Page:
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BVRLA calls for collaboration to deliver the future of mobility

Date: 14 September 2018   |   Author: Sean Keywood

More support should be given to UK cities to help them get to grips with new mobility models, according to the British Vehicle Rental and Leasing Association (BVRLA).

The organisation made the comments in response to a Department for Transport consultation on the future of mobility.

It said local and national policymakers should collaborate to create a consistent strategy for how they want new mobility models such as bike sharing, car sharing and ride hailing to work alongside public transport in urban areas.

The BVRLA added that the government should help local authorities tackle any planning and infrastructure issues holding back the rapid roll-out of electric vehicle charging infrastructure. 

It also raised concerns that data protection fears and a lack of regulation around access to vehicle and driver data was stifling innovation, and could lead to some mobility providers gaining an unfair competitive advantage.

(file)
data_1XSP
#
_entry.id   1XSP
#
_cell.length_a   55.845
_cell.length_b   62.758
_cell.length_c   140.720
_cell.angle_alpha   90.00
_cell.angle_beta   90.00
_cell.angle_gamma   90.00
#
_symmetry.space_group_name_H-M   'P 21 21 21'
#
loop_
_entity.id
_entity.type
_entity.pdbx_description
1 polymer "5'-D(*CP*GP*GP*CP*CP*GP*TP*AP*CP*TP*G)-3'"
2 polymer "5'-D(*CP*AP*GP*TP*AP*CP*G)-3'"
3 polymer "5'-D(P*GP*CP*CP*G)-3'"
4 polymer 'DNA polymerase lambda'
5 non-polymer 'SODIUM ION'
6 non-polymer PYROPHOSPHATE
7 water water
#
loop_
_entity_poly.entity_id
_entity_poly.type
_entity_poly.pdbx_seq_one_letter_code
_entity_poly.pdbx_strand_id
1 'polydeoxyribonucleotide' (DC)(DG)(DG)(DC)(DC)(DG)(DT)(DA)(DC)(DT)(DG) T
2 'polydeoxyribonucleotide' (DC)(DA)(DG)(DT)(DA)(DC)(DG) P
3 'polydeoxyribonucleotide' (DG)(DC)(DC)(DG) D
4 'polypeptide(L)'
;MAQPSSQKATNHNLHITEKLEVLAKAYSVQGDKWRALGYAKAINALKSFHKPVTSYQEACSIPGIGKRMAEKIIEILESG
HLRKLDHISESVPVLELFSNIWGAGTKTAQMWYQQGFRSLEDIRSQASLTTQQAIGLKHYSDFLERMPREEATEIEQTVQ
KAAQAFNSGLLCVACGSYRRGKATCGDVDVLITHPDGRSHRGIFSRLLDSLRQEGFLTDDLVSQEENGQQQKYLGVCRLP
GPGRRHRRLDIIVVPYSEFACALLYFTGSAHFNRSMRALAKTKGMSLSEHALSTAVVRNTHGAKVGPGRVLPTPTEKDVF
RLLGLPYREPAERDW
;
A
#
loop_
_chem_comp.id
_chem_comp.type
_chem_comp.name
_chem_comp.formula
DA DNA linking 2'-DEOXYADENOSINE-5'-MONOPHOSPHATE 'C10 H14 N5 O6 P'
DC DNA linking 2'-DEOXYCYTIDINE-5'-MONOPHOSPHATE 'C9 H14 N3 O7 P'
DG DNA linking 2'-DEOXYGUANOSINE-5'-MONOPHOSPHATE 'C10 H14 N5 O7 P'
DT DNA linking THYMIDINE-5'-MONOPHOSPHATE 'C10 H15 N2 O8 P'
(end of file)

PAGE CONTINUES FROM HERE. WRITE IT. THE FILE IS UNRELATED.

BVRLA chief executive Gerry Keaney said: "Vehicle electrification, connectivity and data are disrupting traditional transport business models and creating huge opportunities for improving urban transport.

"The arrival of new on demand transport providers like Uber or digital Mobility as a Service platforms that integrate lots of transport modes into an app have the potential to dramatically change the way city dwellers travel in a very short space of time.

"Policymakers need to adjust their plans. Air quality concerns mean that they need fewer cars, vans and trucks in cities, but that doesn't mean that these modes can be ignored when it comes to developing strategies and visions for future urban transport."

Keaney added that the alternatives to traditional vehicle ownership offered by BVRLA members would be a 'vital part' of delivering the transition, concluding: "We look forward to working with policymakers in reducing congestion while delivering safer, cleaner and more accessible transport for UK cities."